Beyonce Knowles, Jay-Z, Pharrell Williams, and Outkast will beleading the pack at the 46th Annual Grammy Awards withsix nominations each, proving that hip-hop and R&B are twomajor forces to be reckoned with in the music industry. Will theGrammy Awards have the same impact on Black college students comeFebruary 8?
Missy Elliott and 50 Cent are tied with fivenominations each. The two will go head to head in the best rap songand best rap album categories. Erykah Badu, an R&B artist whohas kept a relatively low profile for the past year, has snaggedfour nominations, including R&B album of the year for her CDWorldwide Underground. The big news this year, however, is not howmany nominations Black artists have received, but rather thecategories in which these nominations have been received.
Hip Hop and R&B are well represented inthe top four Grammy categories of record of the year, album of theyear, song of the year, and best new artist. Three of the fivenominees for record of the year are Black artists: Beyonce withCrazy in Love, Blackeyed Peas with Where is the Love?, and Outkastwith Hey Ya!
Missy Elliott is among the contenders foralbum of the year for Under Construction, along with Outkast forSpeakerboxxx/The Love Below. Luther Vandross will be thespokesperson for traditional R&B on Grammy night when hecompetes for song of the year with his single Dance with MyFather.
The best new artist category is dominated byBlack artists this year with rapper 50 Cent, reggae sensation SeanPaul, and R&B songstress Heather Headley. Black artists areeven getting recognition in the best pop collaboration category:Christina Aguilara featuring Lil Kim for Can’t Hold Us Down,and Sting featuring Mary J. Blige for When I Say Your Name.
This year’s show, which airs February 8at 8 pm on CBS, will be very different from the Grammy Awardsdating fifteen years back. Back in 1989 rap artists Will Smith,Salt-N-Pepa, and LL Cool J boycotted the show after learning thatthe brand new Rap Performance category would not be aired on thelive televised broadcast. The Metal category, however, which wasalso formed in 1989, was part of the live show. This was hip-hop inits infant stage- the youngster not quite old enough to sit at thegrown-ups table. However, hip-hop is all grown up now, and takingthe awards show that once shunned it by storm.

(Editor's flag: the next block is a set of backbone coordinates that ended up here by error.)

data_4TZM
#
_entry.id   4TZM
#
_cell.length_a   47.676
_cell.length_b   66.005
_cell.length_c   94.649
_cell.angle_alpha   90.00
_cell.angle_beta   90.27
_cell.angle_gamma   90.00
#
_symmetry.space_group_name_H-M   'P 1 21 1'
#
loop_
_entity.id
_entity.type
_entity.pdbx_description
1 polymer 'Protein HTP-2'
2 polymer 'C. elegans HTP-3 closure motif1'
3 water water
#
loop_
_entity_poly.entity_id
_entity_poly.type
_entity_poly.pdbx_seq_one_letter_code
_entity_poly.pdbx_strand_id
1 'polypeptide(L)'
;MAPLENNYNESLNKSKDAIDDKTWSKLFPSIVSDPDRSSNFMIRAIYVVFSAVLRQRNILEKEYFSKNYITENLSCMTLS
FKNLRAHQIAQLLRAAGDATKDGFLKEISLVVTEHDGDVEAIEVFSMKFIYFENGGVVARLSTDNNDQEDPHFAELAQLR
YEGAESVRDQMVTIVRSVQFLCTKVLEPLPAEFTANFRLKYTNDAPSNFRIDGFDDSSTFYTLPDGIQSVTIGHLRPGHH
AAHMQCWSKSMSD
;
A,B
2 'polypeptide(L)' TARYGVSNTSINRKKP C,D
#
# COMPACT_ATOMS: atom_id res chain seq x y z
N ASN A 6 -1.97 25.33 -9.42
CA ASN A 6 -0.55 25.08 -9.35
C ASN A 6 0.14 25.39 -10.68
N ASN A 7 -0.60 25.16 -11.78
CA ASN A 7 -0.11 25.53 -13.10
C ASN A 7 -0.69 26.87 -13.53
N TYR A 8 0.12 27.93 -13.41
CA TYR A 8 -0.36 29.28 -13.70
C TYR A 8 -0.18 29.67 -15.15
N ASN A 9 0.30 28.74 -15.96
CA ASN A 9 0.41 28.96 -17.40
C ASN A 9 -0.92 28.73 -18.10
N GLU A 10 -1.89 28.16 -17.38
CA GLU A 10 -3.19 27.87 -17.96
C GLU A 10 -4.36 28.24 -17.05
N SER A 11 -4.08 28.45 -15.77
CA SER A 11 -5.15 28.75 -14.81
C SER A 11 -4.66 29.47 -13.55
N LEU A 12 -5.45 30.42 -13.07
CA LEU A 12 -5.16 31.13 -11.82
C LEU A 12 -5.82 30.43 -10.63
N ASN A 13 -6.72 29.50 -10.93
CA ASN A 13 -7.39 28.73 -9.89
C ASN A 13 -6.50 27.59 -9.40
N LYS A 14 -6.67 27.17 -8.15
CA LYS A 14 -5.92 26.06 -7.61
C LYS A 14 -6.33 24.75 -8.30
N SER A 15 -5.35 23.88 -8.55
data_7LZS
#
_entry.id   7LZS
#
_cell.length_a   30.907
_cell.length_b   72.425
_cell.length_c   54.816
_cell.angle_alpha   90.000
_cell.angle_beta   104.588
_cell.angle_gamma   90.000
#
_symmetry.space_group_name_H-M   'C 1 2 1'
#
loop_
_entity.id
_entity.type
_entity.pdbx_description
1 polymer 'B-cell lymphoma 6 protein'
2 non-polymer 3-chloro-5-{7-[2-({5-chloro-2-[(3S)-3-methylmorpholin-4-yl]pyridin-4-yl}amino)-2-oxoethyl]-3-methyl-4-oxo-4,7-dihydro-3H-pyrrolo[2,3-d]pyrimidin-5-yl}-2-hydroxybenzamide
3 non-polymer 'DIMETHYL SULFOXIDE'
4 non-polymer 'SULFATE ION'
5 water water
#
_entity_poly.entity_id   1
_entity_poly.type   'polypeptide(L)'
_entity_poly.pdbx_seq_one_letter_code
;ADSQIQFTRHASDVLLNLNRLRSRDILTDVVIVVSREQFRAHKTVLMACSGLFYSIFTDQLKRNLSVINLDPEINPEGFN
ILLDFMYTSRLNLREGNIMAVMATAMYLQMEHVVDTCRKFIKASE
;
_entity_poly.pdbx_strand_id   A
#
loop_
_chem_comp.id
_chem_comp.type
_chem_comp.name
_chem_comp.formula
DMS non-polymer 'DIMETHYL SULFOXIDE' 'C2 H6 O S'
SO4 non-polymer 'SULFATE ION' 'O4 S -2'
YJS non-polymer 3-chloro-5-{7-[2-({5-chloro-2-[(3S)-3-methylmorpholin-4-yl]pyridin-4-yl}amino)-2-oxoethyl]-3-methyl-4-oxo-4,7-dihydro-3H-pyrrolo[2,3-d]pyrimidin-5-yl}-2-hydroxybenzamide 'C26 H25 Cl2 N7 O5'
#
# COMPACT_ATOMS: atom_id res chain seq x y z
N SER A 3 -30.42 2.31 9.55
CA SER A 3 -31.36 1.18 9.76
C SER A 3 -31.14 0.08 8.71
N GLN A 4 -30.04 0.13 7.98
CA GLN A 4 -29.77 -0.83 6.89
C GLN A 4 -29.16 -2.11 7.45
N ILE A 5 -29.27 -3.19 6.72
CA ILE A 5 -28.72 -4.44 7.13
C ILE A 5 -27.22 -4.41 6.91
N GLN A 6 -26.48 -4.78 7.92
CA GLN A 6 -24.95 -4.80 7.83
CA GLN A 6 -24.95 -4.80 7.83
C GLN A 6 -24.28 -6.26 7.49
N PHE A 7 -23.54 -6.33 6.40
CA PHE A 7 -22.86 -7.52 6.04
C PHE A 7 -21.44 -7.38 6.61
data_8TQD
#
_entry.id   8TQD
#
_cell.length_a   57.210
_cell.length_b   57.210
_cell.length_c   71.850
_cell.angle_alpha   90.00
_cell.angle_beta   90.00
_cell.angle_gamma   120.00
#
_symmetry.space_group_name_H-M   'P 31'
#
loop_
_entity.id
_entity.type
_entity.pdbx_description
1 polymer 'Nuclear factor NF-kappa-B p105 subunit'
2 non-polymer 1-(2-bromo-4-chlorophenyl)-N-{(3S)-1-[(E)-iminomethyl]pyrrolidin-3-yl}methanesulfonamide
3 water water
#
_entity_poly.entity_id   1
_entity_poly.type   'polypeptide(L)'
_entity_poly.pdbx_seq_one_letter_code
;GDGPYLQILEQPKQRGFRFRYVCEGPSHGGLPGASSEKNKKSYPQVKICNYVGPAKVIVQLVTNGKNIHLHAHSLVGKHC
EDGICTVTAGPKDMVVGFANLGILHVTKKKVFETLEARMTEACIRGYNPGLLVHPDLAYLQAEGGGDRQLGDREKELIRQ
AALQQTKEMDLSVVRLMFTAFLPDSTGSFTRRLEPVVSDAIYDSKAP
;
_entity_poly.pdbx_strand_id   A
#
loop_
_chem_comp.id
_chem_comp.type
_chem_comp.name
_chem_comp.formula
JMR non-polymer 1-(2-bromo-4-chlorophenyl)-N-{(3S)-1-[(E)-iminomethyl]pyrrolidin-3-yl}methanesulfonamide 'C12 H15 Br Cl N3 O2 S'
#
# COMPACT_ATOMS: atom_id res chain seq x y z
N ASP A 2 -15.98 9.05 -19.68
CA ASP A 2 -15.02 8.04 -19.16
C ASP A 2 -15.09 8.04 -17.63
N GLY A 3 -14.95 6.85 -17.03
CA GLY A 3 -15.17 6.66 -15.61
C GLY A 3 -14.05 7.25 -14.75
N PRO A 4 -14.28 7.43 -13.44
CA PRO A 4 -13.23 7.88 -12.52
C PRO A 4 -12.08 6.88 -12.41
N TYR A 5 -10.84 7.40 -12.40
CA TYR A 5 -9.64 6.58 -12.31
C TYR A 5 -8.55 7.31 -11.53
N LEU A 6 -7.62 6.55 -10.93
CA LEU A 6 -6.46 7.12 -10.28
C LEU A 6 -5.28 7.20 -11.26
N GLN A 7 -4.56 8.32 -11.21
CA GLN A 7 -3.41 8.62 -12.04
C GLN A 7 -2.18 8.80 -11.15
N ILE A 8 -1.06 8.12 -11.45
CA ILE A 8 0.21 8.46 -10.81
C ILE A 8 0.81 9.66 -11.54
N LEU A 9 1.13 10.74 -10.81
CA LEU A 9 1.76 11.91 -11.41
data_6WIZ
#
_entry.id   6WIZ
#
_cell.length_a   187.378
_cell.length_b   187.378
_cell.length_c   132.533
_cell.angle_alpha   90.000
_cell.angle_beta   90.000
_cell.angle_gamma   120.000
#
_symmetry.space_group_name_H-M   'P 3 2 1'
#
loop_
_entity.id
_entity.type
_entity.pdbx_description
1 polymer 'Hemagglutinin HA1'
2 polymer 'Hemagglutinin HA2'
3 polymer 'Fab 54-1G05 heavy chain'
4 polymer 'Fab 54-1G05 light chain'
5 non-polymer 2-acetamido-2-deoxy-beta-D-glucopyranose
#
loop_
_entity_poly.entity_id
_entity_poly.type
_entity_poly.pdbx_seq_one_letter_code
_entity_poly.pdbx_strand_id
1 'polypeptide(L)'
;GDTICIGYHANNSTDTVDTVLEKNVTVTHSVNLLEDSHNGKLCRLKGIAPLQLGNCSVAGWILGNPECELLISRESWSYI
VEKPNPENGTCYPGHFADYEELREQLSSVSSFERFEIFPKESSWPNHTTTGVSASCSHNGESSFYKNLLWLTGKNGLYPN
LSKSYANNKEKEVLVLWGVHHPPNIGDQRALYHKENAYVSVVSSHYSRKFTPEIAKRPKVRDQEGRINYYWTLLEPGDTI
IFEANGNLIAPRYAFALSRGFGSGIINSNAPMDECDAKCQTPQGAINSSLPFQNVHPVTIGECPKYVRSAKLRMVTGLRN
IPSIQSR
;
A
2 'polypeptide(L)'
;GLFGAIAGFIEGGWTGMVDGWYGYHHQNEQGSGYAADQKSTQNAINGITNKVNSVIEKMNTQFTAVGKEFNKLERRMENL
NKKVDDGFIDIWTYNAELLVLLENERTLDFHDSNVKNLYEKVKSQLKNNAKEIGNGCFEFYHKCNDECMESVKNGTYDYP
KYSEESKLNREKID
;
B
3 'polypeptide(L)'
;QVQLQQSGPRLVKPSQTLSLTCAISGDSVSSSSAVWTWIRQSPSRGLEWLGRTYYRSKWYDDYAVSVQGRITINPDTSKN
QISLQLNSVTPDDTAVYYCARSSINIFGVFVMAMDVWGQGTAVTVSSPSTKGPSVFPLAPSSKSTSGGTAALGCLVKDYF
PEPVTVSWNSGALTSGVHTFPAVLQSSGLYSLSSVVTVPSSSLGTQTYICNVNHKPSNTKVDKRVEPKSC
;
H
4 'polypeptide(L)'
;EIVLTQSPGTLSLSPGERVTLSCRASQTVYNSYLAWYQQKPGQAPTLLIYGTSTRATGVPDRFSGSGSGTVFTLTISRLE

Rap now has its own field with six categories,including best female and male solo performances, best performanceby a duo or group, best collaboration, best song, and of course,best album. The R&B genre also has a slew of categories to callits own, including best female and male vocal performances, bestperformance by a duo or group with vocals, best traditional vocalperformance, best urban/alternative performance, best song, bestalbum, and best contemporary album. Is all of this exposure reallyreaching its core audience? Now that hip-hop and R&B haveofficially carved their niche in the Grammy world, will youngAfrican Americans be willing to tune in and stay seated for theshow?
“I wasn’t planning on it,”says John Chambers, a sophomore electrical engineering major atHoward University. “I didn’t even know that so manyBlack artists were being nominated for the big categories. I justfigured [the academy] would just overlook them like they alwaysdo.”
Unfortunately, Chambers is not the onlystudent who will be opting for another network station besides CBSon Grammy night.
Crystal Skinner, a sophomore at PrinceGeorge’s Community College, admits “I will not bewatching, because the winners are already decided before the show,so my tuning in makes no difference. I think it’s great thathip hop and R&B is finally getting the respect it deserves, butI’ll just catch the results on the radio.”
“If Blacks don’t tune in,”argues Sefanit Befekadu, a freshman finance major.”They’ll stop showing our artists and categories. Wehave to show our support, and tune in in mass numbers.”
Befekadu is planning a Grammy get-togetherwith a few of her close girlfriends, reserving Sunday night not forstudying, but for Beyonce. “I don’t think it’sthat big of a deal to most college students, but for me it’sgoing to be a big night . . . and hopefully it’ll be evenbigger for the Black artists nominated.”